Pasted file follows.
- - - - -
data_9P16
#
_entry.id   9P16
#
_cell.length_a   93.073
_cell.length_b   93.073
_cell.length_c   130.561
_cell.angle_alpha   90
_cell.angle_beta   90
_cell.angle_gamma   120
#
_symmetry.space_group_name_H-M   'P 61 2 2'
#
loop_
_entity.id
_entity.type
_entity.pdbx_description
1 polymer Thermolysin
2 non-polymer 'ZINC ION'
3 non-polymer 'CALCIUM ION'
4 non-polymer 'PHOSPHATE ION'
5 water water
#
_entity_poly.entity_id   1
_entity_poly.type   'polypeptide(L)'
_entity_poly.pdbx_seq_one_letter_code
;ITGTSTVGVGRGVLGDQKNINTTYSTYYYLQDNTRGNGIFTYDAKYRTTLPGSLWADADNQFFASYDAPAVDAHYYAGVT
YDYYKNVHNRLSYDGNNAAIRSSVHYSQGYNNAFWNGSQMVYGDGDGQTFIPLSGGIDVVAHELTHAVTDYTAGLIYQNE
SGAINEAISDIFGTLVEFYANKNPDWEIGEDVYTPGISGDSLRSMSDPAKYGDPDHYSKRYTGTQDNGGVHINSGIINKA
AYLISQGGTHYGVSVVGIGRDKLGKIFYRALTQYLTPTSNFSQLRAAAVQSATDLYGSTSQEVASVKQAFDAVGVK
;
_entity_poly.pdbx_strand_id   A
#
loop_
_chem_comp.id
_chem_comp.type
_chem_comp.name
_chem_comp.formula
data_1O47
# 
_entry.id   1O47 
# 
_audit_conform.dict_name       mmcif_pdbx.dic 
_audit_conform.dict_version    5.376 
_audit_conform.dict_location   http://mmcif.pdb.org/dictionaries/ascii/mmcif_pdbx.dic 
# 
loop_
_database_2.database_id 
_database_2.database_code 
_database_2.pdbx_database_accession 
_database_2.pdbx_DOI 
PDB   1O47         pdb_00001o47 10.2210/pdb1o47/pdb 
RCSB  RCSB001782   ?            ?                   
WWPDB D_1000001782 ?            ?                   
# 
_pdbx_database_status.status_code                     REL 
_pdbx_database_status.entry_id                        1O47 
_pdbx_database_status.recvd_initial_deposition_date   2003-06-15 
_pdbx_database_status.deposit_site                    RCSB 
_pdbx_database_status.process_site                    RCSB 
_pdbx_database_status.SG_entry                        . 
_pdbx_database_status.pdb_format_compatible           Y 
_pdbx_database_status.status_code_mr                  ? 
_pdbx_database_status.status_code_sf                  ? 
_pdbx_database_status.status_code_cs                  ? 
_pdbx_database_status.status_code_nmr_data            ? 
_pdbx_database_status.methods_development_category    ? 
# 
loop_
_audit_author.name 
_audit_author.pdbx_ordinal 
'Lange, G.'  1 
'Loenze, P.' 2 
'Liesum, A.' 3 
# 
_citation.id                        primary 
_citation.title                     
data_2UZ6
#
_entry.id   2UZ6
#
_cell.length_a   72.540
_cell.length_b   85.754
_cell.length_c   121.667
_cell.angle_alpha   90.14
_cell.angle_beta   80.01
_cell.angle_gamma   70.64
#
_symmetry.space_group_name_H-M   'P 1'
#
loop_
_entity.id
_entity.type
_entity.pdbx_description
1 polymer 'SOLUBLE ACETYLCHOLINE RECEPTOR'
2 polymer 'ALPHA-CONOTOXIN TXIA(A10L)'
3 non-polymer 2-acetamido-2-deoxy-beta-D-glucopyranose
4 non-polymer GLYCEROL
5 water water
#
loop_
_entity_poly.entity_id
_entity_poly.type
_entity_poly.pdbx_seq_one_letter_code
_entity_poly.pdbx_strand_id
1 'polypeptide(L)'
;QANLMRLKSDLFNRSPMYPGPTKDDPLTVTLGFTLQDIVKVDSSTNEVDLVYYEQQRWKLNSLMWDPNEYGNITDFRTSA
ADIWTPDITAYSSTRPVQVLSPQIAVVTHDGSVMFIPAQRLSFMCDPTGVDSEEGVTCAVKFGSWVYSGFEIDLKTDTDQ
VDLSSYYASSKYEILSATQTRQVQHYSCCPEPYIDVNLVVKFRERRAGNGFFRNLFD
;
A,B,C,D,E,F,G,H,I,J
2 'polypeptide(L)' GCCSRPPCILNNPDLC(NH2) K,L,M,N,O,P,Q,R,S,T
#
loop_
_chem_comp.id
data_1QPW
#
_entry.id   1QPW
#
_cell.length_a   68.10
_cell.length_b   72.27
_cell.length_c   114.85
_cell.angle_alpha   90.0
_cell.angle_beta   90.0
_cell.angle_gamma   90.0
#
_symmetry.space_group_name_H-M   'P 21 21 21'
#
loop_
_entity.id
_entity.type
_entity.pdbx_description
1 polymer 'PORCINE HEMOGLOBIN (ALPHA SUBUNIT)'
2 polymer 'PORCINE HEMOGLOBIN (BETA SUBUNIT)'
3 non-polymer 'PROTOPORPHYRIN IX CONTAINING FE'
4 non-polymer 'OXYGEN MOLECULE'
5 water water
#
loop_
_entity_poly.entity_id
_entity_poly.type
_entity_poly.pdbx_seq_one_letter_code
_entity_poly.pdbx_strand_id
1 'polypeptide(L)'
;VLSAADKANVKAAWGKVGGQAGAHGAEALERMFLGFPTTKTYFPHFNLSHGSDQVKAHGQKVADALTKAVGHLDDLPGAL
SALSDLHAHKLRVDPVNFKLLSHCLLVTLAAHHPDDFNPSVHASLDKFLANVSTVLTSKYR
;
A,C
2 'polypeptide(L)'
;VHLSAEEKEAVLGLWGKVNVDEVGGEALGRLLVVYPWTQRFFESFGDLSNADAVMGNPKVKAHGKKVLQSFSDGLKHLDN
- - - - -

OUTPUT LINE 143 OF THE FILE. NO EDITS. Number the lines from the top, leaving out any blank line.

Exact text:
_entity_poly.pdbx_strand_id